An Egyptian court on Monday sentenced 20 people to death for the killing of 13 policemen in the aftermath of the ouster nearly four years ago of Islamist President Mohamed Morsy.
On August 14, 2013, a month after Morsy was overthrown by the army, security forces forcibly dispersed two pro-Morsy protest camps in Cairo in an operation that killed more than 700 people.
Hours later a furious crowd attacked a police station in the Cairo suburb of Kerdassa, where 13 policemen were killed.
A year later a Cairo court sentenced to death 183 Islamists but a higher court scrapped the verdict last year, amid an international outcry, calling instead for the retrial of 149 suspects who were behind bars.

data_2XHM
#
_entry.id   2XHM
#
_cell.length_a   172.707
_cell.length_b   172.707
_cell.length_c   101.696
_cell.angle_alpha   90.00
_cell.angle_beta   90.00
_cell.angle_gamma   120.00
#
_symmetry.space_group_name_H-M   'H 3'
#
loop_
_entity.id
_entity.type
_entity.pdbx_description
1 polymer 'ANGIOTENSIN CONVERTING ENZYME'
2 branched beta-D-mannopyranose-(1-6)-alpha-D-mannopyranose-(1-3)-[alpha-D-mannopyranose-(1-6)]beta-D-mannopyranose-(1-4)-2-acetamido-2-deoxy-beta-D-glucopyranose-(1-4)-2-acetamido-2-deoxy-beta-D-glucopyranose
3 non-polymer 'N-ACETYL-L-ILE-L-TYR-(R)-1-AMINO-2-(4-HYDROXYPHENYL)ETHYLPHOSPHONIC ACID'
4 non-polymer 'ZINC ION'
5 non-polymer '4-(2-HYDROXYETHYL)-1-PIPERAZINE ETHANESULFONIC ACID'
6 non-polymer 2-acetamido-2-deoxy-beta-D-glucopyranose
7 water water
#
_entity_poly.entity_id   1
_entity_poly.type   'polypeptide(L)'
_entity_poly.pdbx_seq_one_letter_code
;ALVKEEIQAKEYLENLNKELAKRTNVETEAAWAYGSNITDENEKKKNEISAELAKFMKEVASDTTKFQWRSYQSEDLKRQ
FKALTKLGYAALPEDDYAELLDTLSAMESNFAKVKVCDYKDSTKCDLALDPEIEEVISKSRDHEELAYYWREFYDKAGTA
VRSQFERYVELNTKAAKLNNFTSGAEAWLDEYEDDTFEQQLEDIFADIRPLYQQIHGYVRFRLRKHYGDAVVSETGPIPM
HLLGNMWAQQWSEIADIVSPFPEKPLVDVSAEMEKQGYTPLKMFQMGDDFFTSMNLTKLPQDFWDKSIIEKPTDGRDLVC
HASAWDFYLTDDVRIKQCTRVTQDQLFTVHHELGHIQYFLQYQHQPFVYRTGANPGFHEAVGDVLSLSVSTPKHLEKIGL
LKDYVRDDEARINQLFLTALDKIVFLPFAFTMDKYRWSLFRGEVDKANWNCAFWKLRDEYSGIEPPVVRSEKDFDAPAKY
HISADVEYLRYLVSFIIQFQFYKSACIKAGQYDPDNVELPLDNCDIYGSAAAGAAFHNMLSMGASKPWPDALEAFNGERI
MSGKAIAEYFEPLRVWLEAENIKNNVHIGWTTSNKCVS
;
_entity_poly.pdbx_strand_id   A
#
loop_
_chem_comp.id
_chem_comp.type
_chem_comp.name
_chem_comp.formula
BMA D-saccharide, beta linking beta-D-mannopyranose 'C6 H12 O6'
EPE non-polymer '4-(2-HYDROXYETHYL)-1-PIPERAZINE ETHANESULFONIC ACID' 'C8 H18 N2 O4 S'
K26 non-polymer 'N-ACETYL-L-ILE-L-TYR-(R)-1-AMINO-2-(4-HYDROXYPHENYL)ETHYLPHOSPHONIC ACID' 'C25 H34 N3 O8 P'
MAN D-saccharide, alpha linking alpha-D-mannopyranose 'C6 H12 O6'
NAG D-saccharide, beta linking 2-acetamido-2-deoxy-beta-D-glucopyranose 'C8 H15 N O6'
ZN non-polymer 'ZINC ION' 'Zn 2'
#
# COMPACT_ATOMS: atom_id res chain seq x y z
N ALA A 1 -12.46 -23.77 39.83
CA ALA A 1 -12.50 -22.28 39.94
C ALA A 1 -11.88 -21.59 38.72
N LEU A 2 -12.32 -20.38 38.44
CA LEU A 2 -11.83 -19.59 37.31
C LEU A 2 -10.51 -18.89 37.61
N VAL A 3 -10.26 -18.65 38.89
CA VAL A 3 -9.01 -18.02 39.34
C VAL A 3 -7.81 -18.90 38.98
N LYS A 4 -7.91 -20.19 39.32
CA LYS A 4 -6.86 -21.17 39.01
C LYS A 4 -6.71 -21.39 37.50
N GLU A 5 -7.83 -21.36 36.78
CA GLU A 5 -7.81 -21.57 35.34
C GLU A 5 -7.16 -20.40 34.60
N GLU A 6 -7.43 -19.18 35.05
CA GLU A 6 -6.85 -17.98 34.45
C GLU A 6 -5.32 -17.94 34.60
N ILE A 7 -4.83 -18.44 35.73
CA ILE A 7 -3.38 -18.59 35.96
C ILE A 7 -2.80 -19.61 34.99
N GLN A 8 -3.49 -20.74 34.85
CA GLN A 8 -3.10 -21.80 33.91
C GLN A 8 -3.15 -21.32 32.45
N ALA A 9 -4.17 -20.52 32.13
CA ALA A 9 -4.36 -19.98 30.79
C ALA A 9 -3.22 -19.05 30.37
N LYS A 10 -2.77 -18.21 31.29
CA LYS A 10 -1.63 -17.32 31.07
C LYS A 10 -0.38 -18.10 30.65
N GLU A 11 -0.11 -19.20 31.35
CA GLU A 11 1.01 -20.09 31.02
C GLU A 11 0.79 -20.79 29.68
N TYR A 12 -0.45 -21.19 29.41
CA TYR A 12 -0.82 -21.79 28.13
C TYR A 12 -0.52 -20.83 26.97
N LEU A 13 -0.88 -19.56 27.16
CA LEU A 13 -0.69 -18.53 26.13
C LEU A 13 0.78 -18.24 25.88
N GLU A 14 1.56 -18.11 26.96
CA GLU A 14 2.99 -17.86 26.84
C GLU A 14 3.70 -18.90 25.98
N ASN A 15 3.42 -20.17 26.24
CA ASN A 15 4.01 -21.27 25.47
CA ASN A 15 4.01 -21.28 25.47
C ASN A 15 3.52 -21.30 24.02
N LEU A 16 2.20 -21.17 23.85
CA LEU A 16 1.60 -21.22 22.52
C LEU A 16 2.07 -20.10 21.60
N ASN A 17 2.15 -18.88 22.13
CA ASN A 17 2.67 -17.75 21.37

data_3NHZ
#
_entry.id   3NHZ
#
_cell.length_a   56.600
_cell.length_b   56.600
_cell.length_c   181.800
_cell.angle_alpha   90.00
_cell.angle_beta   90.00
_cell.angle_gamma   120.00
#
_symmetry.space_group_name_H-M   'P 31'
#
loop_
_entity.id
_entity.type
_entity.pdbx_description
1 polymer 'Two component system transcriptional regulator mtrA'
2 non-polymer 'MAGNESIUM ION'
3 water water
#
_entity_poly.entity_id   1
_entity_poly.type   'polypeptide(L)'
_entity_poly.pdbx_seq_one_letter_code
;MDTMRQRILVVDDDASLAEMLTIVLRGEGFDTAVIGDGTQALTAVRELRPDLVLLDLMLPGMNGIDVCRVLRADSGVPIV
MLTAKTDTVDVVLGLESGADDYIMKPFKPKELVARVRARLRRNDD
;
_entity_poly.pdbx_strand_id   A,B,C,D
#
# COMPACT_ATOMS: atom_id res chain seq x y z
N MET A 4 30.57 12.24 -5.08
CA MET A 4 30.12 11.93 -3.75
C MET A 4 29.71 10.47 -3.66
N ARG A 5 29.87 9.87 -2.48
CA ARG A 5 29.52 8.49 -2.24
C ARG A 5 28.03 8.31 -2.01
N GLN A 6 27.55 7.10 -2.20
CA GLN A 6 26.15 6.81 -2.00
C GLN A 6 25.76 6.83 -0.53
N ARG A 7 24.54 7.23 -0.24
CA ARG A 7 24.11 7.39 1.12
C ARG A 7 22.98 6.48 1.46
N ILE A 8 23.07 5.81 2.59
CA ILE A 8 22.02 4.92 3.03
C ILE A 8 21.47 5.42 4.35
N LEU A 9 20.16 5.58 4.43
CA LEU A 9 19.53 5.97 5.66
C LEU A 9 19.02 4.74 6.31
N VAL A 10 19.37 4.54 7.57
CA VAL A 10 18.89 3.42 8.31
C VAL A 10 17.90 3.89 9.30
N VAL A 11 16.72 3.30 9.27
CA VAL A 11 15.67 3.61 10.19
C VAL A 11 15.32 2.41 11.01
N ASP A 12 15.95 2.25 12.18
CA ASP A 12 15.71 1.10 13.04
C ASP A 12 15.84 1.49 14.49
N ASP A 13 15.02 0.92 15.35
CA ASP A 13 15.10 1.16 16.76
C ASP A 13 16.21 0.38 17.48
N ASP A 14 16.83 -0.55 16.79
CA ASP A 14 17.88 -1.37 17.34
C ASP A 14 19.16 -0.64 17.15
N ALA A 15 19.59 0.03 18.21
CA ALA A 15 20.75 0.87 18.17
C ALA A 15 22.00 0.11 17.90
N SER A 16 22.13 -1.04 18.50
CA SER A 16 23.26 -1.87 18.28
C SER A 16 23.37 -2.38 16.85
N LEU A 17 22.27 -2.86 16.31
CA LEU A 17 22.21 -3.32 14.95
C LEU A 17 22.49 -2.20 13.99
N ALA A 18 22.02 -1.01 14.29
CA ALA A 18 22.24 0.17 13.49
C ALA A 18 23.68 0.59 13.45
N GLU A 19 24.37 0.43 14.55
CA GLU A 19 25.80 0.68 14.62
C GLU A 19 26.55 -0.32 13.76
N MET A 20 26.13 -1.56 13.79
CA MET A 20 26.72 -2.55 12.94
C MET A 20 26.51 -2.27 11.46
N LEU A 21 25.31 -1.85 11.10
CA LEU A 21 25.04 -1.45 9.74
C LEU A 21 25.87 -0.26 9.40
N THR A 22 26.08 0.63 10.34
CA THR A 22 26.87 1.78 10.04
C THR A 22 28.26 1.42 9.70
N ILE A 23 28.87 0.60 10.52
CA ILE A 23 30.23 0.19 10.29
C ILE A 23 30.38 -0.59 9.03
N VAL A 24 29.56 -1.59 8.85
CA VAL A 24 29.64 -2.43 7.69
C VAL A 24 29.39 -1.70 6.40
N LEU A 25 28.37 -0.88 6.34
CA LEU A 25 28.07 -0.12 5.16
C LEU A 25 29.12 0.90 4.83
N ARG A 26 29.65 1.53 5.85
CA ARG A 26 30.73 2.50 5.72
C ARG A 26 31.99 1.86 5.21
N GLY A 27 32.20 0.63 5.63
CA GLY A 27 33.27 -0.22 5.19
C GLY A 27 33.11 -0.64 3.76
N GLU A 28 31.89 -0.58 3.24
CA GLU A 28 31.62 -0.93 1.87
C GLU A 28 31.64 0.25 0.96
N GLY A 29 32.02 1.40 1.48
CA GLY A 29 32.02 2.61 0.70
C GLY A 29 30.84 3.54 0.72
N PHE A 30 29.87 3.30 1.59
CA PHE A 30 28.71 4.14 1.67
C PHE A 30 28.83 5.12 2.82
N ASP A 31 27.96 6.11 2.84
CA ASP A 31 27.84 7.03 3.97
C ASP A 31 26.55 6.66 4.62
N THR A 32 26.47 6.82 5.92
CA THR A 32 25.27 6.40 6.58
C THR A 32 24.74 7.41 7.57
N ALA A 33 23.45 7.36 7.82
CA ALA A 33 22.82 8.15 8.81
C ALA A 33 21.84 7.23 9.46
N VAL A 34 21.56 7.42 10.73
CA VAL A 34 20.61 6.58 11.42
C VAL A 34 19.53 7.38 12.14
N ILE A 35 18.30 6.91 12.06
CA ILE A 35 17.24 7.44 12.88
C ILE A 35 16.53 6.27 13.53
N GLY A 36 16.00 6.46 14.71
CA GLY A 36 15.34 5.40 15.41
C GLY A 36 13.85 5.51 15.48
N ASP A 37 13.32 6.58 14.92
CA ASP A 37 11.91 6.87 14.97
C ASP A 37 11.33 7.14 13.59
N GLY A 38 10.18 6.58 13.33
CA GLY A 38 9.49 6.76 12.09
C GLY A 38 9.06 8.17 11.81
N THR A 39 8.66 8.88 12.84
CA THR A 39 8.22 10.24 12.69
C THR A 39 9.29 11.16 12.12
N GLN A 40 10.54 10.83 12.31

Of those 149, on Monday a Cairo criminal court sentenced to death 20 people, a judicial official said, adding that a decision concerning the others would be made at another hearing on July 2.
The death sentences issued Monday will be submitted to the mufti, Egypt's official interpreter of Islamic law, as his opinion is legally required but not binding.
Won new trials
Egyptian courts have sentenced hundreds of Morsy supporters to death since his overthrow, but many have appealed and won new trials.
Morsy and other top figures of his Muslim Brotherhood have also faced trial.